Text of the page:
Canterbury Shaker Village Serves as Backdrop to Film Adaptation of Robert Frost Poem

A poem written by Robert Frost that explores the complexity of grief, Home Burial is the subject of a film adaptation by Donald Tongue that recently wrapped up filming at Canterbury Shaker Village.

“Post-production has already started,” said Tongue, who said his film represents his interpretation of the poem, whose subject is a husband and wife who have recently lost their child. “They are working through the grief and their loss and trying to come to acceptance.”

This acceptance will not come, however, in part because they each approach their grief differently. “He is in denial while his wife feels trapped by her grief,” he said. “There is an extreme tension between them.” 

Home Burial Promotional Preview

This tension is seen in the poem (and film) with the woman staring out the window at the burial site of the child, an act whose meaning seemingly escapes her husband. “He is clueless about why she looks out the window,” he added.

According to Tongue, Frost’s use of dialogue in the poem lends itself to film. “I feel like in researching Robert Frost that his poetry is very cinematic,” he said.

He cited the dialogue in the film to illustrate his point. “The film’s dialogue is strictly from the poem,” he explained. “Frost wrote straight-up dialogue in a lot of his poetry.” 

In Home Burial, Tongue said Frost may have also been writing about himself and his wife, Elinor, and their respective (and differing) approaches to grief. “They lost their first child,” he noted. “This poem is him working through his own grief and trouble.”

Like the characters in the poem (and film), this trouble may have also involved breakdowns in communication. “He was a very troubled individual,” said Tongue, “and I believe Frost and his wife were not on good terms in a lot of ways.”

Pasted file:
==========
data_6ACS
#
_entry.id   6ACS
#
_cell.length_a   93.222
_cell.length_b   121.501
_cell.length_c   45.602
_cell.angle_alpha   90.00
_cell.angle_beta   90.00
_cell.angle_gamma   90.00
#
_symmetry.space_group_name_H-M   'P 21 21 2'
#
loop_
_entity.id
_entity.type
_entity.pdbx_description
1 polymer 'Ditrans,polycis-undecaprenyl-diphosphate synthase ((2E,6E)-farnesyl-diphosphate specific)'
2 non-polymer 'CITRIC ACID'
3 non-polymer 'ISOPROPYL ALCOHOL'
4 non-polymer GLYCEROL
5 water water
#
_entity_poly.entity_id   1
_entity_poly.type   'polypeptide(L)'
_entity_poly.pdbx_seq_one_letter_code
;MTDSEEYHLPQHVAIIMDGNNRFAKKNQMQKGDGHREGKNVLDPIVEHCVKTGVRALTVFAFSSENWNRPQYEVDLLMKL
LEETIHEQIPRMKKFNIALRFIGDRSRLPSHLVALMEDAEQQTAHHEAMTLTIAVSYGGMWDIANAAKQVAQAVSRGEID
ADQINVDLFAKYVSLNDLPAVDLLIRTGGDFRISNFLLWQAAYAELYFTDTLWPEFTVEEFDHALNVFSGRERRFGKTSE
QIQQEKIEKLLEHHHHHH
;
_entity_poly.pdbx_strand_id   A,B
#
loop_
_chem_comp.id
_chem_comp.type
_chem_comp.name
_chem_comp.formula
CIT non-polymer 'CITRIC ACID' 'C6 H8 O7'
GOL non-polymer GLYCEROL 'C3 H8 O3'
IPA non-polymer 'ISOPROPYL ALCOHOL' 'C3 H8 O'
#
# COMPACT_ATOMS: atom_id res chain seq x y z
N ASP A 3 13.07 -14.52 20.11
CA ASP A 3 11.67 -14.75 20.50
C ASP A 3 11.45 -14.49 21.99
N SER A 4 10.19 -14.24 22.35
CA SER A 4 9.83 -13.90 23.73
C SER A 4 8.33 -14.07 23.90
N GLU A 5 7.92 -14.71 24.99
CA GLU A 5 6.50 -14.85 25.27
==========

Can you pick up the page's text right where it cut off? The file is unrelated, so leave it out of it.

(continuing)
Home Burial Promotional Preview

In adapting the poem to film, Tongue said he added both a prologue and epilogue. In the prologue, the film depicts the preparations for the burial and her reactions, whereas the epilogue shows the woman at the child’s grave and the husband collapsing on the stairs in anger, grief, and fighting back tears.

“I’m trying to show they are both moving on,” said Tongue, who cited undertones of an unhealthy, possibly abusive, relationship between the two. “By the end of the poem and film, we see the woman is in control—she is no longer the victim,” he said. “She pours out her grief, but the man is still unable to acknowledge her anguish.”

As for when and how the film will be released to the public, Tongue said these details will be determined in the coming months. “I may offer an advance showing at the Village,” he said.

According to Leslie Nolan, executive director of the Village, he would be welcomed back. “Donald and his team were an absolute pleasure to have here,” she said. “The scenery and landscape at the Village is the perfect backdrop for period pieces, so this is a wonderful way for us to showcase the unique beauty and splendor of this property.”

To learn more about Donald Tongue, a resident of Londonderry and founder of Tongue Mountain Productions, visit

About Canterbury Shaker Village

Featuring 694 acres of forests, fields, gardens, nature trails, and mill ponds under permanent conservation easement, the Village is designated as a National Historic Landmark with 25 restored original Shaker buildings and 4 reconstructed Shaker buildings. In addition to tours, exhibits, and programs, Canterbury Shaker Village provides wonderful, relaxing, and beautiful indoor and outdoor spaces for weddings

Canterbury Shaker Village is a member of the NH Heritage Museum Trail, which connects the public with culturally rich heritage institutions in New Hampshire. For more information about The Trail, visit